Story at a glance

  • The reopening of indoor pools, gym locker rooms and showers and venues like bowling alleys will not happen on Tuesday as previously planned.
  • Restaurants, movie theaters, museums, zoos and places of worship must remain at 25 percent capacity instead of increasing to 50 percent.
  • “Given what we’re seeing in our numbers here as well as across the country and the world, we want to make sure we continue our cautious and deliberate approach, which is why we’ve decided to pause before moving forward with more reopening,” San Francisco Mayor London Breed (D) said Friday.

San Francisco is hitting the brakes on planned reopening efforts due to an uptick in coronavirus cases and hospitalizations, the city’s mayor announced on Friday. 

The city’s case and hospitalization numbers are still very low, but with worsening outbreaks occurring in California and across many parts of the country city officials decided to temporarily pause the reopening of businesses and activities planned for Nov. 3 as a precautionary measure.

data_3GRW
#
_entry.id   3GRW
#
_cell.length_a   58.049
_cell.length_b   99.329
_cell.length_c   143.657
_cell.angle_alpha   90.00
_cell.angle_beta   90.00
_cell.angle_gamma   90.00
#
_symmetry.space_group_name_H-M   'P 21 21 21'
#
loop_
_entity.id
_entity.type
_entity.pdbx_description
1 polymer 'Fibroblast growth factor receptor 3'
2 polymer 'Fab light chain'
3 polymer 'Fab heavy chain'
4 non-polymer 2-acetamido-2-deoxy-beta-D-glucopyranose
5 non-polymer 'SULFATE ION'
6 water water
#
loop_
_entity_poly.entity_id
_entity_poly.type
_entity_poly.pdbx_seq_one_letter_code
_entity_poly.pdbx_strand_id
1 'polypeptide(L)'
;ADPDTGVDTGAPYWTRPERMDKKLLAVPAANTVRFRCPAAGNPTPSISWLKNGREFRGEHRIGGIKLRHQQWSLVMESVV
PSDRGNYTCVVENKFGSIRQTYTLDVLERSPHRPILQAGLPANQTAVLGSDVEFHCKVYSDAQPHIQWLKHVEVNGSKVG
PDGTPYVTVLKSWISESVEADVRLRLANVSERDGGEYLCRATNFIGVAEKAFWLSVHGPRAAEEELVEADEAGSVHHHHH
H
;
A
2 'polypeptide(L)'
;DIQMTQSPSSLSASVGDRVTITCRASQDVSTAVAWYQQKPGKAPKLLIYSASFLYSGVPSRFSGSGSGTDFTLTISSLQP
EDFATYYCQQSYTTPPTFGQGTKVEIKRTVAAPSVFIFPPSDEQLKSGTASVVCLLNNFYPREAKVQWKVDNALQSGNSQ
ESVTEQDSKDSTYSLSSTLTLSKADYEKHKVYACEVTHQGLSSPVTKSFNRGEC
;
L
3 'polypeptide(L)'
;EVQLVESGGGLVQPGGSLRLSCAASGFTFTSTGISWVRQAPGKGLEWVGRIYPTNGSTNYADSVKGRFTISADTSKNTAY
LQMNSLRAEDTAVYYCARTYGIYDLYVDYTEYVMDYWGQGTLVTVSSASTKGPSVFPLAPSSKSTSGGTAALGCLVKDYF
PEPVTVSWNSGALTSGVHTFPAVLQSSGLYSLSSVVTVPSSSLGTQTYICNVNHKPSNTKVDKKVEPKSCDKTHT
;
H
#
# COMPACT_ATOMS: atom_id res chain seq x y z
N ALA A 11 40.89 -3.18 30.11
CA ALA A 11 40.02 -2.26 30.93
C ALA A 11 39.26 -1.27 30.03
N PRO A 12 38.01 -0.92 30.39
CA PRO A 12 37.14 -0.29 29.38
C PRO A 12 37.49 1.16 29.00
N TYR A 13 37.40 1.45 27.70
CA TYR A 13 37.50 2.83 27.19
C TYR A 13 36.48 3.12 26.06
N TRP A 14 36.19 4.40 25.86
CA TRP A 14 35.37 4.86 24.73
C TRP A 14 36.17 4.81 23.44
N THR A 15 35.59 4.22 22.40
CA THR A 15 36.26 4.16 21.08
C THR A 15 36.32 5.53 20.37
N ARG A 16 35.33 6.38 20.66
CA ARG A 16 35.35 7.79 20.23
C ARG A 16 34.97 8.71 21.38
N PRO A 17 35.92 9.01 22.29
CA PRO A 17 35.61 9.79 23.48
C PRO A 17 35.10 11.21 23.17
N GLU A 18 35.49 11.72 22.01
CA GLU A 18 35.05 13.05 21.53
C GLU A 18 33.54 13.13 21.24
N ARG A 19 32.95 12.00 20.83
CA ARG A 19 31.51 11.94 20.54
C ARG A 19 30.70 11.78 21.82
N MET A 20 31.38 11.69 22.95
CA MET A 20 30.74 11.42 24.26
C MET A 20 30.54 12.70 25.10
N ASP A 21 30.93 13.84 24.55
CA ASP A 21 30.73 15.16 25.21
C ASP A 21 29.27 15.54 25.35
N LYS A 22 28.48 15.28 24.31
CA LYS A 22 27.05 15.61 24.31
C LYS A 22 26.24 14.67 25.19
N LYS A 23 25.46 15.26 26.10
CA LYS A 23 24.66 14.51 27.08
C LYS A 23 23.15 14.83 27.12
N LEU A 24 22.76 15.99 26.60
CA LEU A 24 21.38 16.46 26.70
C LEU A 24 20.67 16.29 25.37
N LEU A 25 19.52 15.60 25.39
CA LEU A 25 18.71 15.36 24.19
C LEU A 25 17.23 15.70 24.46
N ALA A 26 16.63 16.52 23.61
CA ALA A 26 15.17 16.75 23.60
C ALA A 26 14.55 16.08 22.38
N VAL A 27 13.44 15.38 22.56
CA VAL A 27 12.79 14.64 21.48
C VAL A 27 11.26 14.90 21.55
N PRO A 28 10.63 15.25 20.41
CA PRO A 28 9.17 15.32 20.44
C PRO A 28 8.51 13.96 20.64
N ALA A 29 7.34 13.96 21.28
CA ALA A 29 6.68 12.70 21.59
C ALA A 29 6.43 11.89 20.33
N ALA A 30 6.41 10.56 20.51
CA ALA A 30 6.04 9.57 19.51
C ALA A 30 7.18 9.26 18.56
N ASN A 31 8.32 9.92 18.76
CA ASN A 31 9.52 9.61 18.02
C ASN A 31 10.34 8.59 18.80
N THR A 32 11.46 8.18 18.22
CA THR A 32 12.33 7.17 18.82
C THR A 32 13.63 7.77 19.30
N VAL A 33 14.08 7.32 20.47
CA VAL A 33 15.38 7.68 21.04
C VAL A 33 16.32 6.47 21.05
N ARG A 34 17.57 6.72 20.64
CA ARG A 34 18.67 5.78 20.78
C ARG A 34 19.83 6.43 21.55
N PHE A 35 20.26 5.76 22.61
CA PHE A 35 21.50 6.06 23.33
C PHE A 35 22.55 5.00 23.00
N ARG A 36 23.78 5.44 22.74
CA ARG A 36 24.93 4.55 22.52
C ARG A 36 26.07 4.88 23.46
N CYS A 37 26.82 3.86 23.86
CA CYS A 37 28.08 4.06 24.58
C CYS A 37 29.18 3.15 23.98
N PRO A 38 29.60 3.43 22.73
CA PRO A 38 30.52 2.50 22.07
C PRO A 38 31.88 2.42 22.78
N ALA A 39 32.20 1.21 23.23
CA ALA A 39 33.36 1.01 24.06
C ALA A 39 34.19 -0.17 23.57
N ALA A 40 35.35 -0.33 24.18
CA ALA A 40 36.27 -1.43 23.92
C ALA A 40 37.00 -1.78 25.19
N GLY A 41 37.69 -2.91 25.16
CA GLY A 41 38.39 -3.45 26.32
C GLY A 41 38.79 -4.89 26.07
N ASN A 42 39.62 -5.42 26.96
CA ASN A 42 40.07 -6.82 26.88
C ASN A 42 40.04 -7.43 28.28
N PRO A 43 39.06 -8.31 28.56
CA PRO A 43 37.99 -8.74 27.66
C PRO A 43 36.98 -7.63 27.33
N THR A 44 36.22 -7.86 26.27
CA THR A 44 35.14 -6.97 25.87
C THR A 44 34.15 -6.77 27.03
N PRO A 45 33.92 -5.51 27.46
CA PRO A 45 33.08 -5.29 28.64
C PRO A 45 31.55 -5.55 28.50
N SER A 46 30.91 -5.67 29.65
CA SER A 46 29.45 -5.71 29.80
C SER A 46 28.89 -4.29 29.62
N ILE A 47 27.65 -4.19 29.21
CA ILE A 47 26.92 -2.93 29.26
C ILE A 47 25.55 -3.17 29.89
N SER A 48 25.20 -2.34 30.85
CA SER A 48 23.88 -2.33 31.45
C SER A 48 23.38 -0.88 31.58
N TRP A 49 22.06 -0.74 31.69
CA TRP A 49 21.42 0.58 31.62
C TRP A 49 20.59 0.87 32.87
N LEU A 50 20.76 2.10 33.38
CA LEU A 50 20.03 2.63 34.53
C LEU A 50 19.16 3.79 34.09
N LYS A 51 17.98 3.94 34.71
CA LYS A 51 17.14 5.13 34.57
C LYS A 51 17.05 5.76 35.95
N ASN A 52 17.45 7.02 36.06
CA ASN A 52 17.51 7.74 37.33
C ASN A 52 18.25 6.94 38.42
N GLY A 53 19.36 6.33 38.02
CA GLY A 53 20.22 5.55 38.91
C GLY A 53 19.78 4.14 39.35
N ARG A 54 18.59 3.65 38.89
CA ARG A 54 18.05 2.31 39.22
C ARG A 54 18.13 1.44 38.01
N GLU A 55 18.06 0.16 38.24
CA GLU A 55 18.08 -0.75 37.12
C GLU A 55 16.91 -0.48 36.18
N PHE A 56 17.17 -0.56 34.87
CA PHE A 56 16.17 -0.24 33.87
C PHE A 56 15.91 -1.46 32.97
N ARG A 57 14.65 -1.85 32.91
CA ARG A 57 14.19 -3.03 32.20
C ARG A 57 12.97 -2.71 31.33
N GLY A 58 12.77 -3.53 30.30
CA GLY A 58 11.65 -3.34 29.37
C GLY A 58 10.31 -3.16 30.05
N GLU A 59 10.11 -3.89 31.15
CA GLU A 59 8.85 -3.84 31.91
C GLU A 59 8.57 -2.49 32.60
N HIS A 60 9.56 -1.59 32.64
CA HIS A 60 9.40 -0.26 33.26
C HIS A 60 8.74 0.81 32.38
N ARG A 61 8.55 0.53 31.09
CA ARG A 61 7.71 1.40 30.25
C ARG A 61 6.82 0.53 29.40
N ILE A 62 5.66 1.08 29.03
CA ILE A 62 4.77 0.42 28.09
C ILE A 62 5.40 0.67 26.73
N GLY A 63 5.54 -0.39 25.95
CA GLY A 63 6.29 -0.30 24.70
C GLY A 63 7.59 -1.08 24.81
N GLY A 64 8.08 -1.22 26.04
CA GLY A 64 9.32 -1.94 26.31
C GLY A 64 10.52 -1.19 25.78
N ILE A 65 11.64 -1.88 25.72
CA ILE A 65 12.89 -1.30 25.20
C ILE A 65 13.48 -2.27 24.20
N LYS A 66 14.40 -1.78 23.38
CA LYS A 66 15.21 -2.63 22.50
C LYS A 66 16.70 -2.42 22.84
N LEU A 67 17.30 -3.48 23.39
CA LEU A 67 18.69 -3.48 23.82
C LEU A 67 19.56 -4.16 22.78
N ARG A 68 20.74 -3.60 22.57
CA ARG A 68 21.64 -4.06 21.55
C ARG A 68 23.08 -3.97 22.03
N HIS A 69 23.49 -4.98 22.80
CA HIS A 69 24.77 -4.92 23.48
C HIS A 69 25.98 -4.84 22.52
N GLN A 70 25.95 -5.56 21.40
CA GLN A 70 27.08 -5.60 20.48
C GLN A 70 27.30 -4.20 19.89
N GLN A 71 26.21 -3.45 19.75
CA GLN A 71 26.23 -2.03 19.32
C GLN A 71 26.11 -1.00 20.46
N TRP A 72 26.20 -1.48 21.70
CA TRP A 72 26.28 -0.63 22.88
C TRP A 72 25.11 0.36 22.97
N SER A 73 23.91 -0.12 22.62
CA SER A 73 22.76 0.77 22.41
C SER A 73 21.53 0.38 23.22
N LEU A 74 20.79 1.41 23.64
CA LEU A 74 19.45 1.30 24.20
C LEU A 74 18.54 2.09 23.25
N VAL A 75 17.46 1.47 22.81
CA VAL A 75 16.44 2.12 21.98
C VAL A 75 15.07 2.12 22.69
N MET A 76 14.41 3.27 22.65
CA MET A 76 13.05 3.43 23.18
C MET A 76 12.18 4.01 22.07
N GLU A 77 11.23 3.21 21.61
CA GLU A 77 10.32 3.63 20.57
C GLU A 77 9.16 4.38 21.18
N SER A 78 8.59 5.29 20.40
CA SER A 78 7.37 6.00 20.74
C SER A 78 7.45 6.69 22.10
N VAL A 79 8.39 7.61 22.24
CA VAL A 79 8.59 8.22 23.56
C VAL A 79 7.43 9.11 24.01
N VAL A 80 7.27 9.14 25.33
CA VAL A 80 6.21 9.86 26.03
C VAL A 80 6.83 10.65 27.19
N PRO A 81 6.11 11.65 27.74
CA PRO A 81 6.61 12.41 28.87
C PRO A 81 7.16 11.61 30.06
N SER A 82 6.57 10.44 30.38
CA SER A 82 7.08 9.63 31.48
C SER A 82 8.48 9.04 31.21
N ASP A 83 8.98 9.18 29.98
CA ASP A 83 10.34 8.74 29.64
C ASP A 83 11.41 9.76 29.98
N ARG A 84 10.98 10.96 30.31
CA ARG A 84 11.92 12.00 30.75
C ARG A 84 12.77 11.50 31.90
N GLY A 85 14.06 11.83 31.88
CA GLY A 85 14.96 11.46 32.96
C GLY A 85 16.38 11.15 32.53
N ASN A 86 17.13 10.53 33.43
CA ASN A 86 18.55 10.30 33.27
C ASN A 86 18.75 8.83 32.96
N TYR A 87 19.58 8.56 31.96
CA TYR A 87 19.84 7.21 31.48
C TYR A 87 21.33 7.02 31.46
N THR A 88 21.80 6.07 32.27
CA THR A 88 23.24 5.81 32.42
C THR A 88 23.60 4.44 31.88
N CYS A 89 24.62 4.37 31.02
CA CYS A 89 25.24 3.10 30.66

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“Given what we’re seeing in our numbers here as well as across the country and the world, we want to make sure we continue our cautious and deliberate approach, which is why we’ve decided to pause before moving forward with more reopening,” San Francisco Mayor London Breed (D) said Friday. 

“With this pause, our public health experts can evaluate our cases and hospitalizations so that we can work to stay ahead of this virus and keep our community safe. We have to all keep doing our part and follow public health guidance to keep ourselves, our families, and our entire city safe,” Breed said. 

The reopening of indoor pools, gym locker rooms and showers and venues like bowling alleys will not happen on Tuesday as previously planned, while restaurants, movie theaters, museums, zoos and places of worship must remain at 25 percent capacity instead of increasing to 50 percent. 

Schools will not be affected by the pause and can reopen with authorization from the city. 

The move comes as the U.S. is currently experiencing an alarming surge in cases and hospitalizations. 

The nation set yet another pandemic record on Thursday with nearly 90,000 new COVID-19 cases reported in a single day while more than 46,000 people are currently hospitalized. 

San Francisco, however, seems to be doing well in mitigating the spread of the virus. The city currently has the lowest death and positivity rates of any large U.S. city. 


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Published on Oct 30, 2020